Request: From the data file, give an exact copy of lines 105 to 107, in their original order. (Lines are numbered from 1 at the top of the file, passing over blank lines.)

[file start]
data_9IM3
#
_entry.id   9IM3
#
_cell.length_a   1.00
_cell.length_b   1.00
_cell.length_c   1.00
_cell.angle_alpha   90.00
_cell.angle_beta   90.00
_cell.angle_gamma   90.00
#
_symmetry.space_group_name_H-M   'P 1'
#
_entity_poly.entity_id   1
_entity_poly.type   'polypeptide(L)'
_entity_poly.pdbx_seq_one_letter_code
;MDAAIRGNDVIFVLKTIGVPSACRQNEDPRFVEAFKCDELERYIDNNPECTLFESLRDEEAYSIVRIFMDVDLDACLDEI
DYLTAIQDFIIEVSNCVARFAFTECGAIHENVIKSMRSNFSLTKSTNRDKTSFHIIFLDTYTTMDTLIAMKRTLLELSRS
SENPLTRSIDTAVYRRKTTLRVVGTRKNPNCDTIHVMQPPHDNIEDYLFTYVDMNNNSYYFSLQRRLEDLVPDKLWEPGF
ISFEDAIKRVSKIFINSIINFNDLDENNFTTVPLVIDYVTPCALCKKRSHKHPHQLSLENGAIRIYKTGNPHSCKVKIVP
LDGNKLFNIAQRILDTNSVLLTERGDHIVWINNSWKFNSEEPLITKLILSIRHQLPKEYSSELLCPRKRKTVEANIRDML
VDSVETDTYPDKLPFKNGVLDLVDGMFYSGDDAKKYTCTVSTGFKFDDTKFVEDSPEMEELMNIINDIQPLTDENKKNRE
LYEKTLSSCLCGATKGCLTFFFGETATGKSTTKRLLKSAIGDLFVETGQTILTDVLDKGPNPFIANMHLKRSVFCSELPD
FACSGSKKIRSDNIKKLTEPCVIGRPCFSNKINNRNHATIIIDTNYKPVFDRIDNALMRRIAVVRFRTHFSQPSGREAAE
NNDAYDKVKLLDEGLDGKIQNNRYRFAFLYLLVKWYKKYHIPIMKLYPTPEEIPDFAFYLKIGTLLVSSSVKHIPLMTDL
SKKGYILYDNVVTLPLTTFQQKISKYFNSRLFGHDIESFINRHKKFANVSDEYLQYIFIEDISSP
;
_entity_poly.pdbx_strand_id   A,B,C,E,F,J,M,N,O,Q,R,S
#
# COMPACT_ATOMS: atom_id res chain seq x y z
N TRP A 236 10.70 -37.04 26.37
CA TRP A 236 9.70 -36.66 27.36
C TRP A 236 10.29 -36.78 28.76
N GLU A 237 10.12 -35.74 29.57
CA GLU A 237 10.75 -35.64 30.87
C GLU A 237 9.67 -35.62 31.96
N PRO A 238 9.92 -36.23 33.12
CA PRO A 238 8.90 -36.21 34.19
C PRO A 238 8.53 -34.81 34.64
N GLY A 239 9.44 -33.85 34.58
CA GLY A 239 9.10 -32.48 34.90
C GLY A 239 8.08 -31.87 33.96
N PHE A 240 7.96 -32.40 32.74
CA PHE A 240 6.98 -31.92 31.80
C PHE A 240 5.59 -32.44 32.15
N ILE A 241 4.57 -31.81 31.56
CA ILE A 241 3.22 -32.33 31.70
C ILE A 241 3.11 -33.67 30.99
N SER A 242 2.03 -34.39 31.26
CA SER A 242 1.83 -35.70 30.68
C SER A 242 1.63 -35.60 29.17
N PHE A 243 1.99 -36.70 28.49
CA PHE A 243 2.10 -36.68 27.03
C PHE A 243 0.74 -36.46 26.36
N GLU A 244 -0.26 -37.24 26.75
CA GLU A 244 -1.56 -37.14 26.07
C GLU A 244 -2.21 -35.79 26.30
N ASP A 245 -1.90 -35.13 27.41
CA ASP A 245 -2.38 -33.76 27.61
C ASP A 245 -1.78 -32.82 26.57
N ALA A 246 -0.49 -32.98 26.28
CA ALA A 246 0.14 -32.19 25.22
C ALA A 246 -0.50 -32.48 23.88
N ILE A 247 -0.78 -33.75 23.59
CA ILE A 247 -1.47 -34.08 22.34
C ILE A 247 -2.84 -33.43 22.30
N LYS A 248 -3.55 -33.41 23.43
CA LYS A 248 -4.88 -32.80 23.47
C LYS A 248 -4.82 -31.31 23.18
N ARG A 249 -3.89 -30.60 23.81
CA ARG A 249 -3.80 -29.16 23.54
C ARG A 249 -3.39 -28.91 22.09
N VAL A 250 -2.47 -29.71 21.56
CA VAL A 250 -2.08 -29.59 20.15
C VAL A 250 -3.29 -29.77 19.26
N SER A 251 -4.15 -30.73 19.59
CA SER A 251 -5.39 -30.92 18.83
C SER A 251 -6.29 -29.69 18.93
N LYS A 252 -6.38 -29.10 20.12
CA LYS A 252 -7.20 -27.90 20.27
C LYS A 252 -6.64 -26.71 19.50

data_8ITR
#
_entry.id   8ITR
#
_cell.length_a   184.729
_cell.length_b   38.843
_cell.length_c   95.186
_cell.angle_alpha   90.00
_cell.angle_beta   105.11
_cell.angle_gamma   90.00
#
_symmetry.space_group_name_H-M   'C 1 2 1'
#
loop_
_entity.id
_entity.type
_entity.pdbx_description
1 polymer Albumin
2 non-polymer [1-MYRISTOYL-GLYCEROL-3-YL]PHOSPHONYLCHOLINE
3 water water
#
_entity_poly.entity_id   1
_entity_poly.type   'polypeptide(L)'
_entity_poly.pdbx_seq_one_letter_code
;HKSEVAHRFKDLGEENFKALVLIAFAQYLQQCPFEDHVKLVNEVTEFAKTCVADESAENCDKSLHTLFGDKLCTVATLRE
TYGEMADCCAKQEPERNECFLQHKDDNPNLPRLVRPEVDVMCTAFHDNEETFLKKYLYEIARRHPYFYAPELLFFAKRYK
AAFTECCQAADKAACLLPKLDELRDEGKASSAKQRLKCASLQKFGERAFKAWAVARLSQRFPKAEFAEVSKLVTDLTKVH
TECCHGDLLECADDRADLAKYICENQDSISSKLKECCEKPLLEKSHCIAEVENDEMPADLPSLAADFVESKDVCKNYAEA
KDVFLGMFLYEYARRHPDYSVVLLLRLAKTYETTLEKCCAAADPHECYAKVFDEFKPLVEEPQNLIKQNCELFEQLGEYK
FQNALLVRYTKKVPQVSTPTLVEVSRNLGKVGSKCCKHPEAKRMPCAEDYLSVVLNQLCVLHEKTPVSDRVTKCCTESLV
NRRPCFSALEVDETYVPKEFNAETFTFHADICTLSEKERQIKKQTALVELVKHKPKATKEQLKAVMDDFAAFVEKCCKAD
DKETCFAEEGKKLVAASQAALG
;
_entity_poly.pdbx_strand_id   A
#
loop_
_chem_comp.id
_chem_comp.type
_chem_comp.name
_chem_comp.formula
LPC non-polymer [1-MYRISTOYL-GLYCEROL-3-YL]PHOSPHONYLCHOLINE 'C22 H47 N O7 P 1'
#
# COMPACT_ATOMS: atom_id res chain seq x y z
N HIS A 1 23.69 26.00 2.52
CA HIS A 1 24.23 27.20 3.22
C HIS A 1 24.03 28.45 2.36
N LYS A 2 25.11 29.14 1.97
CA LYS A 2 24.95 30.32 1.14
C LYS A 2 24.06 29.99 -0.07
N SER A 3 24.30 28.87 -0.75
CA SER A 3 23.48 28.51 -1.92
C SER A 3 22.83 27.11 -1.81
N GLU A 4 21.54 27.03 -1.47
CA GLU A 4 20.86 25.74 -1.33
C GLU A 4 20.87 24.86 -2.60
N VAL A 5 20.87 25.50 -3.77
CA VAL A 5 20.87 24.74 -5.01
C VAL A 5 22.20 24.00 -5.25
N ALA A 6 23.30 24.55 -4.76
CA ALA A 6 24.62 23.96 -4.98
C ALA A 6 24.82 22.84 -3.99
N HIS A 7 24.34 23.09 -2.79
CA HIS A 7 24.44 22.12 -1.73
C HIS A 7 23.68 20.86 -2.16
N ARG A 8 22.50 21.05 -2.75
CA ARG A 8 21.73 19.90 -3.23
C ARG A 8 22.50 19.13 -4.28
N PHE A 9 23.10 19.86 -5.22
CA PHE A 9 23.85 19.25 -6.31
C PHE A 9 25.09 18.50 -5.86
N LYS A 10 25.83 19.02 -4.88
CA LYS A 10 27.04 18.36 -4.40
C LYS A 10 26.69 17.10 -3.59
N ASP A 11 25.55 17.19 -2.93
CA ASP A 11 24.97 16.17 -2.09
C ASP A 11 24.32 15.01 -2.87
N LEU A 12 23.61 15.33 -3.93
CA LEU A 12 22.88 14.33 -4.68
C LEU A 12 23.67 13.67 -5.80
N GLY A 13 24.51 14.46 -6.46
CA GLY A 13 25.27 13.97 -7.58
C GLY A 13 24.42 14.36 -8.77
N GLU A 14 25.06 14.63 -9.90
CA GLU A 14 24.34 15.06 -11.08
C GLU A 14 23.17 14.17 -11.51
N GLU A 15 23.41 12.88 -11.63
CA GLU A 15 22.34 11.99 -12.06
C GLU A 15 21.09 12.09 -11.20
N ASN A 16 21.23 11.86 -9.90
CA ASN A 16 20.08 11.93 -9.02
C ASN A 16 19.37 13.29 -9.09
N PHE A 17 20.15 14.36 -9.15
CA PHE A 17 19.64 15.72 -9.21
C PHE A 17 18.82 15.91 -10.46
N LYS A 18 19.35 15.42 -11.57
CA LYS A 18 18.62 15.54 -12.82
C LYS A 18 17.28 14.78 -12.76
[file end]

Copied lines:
_entity_poly.pdbx_seq_one_letter_code
;HKSEVAHRFKDLGEENFKALVLIAFAQYLQQCPFEDHVKLVNEVTEFAKTCVADESAENCDKSLHTLFGDKLCTVATLRE
TYGEMADCCAKQEPERNECFLQHKDDNPNLPRLVRPEVDVMCTAFHDNEETFLKKYLYEIARRHPYFYAPELLFFAKRYK